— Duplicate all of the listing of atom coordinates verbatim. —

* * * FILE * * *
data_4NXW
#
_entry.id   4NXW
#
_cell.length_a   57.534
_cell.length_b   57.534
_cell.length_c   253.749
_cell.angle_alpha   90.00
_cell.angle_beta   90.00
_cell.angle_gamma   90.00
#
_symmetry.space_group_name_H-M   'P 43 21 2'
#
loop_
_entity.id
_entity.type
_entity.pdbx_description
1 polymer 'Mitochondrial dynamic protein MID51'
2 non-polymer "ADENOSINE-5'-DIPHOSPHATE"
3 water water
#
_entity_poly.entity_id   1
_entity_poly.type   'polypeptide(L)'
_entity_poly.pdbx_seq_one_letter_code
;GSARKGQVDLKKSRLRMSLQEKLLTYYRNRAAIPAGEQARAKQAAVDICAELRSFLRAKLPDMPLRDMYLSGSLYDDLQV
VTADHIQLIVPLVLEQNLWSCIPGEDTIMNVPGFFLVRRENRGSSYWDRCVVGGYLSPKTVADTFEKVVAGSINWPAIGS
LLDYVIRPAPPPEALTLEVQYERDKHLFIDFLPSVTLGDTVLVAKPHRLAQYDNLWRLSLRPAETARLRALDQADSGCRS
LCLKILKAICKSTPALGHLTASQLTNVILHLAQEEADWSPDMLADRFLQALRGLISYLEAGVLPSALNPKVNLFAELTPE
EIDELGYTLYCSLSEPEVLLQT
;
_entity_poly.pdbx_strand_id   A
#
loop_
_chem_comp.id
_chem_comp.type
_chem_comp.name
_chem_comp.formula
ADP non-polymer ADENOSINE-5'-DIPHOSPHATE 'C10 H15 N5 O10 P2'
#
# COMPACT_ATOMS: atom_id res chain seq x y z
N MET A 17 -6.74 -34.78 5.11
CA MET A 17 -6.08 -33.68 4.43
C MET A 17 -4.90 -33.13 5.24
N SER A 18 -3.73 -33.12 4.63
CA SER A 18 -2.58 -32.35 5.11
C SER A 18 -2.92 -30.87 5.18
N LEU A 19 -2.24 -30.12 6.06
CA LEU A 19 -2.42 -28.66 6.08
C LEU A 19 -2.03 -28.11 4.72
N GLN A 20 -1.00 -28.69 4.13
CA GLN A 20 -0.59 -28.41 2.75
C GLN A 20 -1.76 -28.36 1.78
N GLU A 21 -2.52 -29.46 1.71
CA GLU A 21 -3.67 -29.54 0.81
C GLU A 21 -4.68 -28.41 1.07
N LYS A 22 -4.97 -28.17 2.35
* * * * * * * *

data_4NXW
#
_entry.id   4NXW
#
_cell.length_a   57.534
_cell.length_b   57.534
_cell.length_c   253.749
_cell.angle_alpha   90.00
_cell.angle_beta   90.00
_cell.angle_gamma   90.00
#
_symmetry.space_group_name_H-M   'P 43 21 2'
#
loop_
_entity.id
_entity.type
_entity.pdbx_description
1 polymer 'Mitochondrial dynamic protein MID51'
2 non-polymer "ADENOSINE-5'-DIPHOSPHATE"
3 water water
#
_entity_poly.entity_id   1
_entity_poly.type   'polypeptide(L)'
_entity_poly.pdbx_seq_one_letter_code
;GSARKGQVDLKKSRLRMSLQEKLLTYYRNRAAIPAGEQARAKQAAVDICAELRSFLRAKLPDMPLRDMYLSGSLYDDLQV
VTADHIQLIVPLVLEQNLWSCIPGEDTIMNVPGFFLVRRENRGSSYWDRCVVGGYLSPKTVADTFEKVVAGSINWPAIGS
LLDYVIRPAPPPEALTLEVQYERDKHLFIDFLPSVTLGDTVLVAKPHRLAQYDNLWRLSLRPAETARLRALDQADSGCRS
LCLKILKAICKSTPALGHLTASQLTNVILHLAQEEADWSPDMLADRFLQALRGLISYLEAGVLPSALNPKVNLFAELTPE
EIDELGYTLYCSLSEPEVLLQT
;
_entity_poly.pdbx_strand_id   A
#
loop_
_chem_comp.id
_chem_comp.type
_chem_comp.name
_chem_comp.formula
ADP non-polymer ADENOSINE-5'-DIPHOSPHATE 'C10 H15 N5 O10 P2'
#
# COMPACT_ATOMS: atom_id res chain seq x y z
N MET A 17 -6.74 -34.78 5.11
CA MET A 17 -6.08 -33.68 4.43
C MET A 17 -4.90 -33.13 5.24
N SER A 18 -3.73 -33.12 4.63
CA SER A 18 -2.58 -32.35 5.11
C SER A 18 -2.92 -30.87 5.18
N LEU A 19 -2.24 -30.12 6.06
CA LEU A 19 -2.42 -28.66 6.08
C LEU A 19 -2.03 -28.11 4.72
N GLN A 20 -1.00 -28.69 4.13
CA GLN A 20 -0.59 -28.41 2.75
C GLN A 20 -1.76 -28.36 1.78
N GLU A 21 -2.52 -29.46 1.71
CA GLU A 21 -3.67 -29.54 0.81
C GLU A 21 -4.68 -28.41 1.07
N LYS A 22 -4.97 -28.17 2.35